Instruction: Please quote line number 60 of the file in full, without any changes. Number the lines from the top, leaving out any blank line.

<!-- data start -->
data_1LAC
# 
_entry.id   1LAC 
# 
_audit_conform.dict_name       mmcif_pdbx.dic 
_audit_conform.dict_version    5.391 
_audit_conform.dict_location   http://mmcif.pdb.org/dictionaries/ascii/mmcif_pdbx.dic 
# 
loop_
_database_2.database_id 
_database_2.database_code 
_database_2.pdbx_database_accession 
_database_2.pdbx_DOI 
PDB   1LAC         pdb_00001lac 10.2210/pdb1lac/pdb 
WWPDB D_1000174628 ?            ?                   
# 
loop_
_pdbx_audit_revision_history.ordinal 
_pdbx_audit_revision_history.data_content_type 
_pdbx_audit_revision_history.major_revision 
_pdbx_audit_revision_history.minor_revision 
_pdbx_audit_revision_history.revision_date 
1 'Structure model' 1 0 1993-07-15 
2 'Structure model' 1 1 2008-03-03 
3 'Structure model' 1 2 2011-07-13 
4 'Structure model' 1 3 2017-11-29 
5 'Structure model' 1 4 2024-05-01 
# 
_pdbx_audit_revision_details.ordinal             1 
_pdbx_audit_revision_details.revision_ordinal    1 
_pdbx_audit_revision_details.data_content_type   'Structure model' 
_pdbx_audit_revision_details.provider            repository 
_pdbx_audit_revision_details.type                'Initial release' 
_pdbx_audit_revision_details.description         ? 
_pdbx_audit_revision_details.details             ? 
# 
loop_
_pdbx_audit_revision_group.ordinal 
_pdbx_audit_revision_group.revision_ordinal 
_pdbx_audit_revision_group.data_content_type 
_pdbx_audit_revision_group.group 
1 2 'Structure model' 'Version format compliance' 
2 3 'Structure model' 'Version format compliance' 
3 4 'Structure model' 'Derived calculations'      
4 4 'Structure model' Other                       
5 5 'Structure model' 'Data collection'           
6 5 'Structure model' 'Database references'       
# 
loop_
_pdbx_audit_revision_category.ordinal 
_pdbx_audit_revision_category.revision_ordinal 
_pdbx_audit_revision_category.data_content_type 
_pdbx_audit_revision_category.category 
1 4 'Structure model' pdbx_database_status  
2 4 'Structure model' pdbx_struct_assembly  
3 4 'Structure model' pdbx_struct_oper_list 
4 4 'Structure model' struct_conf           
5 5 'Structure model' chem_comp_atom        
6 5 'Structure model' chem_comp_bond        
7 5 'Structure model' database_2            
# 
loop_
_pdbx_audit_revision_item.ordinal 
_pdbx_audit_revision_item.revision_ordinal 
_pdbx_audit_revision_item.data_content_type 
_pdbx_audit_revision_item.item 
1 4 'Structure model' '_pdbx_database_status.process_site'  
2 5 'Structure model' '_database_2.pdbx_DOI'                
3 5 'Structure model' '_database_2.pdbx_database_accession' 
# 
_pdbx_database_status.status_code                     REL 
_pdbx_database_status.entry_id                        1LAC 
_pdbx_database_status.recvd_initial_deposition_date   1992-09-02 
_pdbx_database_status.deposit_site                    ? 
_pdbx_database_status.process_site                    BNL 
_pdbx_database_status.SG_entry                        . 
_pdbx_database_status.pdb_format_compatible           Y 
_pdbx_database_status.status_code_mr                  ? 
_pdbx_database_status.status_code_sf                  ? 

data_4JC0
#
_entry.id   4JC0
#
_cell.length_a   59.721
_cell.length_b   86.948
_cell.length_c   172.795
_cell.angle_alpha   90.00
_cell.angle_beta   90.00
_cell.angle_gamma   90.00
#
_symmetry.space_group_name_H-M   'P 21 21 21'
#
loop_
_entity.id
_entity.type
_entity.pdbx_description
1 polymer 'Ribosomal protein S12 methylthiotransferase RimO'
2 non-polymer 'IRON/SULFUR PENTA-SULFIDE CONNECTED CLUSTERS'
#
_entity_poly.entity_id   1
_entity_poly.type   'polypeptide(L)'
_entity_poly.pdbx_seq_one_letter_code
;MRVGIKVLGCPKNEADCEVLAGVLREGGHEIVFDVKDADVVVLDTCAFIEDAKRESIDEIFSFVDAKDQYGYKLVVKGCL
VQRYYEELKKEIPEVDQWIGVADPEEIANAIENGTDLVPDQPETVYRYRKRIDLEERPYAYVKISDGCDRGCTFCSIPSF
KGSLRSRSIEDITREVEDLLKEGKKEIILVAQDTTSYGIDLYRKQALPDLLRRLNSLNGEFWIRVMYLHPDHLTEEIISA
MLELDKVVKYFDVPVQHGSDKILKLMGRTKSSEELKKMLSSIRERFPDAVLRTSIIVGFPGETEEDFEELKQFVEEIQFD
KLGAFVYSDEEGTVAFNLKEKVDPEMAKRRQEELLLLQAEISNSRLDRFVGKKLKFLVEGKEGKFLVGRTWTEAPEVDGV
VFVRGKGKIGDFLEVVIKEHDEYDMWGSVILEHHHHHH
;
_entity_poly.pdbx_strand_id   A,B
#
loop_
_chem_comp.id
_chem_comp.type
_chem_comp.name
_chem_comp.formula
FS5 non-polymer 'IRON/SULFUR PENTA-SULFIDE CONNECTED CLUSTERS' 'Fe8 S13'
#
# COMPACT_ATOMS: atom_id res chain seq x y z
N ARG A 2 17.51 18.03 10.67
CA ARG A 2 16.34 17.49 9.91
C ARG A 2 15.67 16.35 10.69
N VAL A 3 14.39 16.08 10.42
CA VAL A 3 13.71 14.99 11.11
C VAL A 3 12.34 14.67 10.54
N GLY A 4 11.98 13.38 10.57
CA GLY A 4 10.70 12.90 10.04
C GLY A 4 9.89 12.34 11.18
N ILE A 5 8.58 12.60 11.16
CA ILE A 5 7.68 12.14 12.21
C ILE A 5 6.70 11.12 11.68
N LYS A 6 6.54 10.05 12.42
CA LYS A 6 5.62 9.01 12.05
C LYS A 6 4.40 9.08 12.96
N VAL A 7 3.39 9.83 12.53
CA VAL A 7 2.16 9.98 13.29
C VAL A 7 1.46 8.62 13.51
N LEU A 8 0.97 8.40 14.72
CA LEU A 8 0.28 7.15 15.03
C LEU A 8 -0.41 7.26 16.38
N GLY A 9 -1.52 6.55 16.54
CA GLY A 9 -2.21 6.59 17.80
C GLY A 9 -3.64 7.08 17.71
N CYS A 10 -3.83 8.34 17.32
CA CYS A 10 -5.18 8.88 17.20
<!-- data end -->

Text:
7 5 'Structure model' database_2            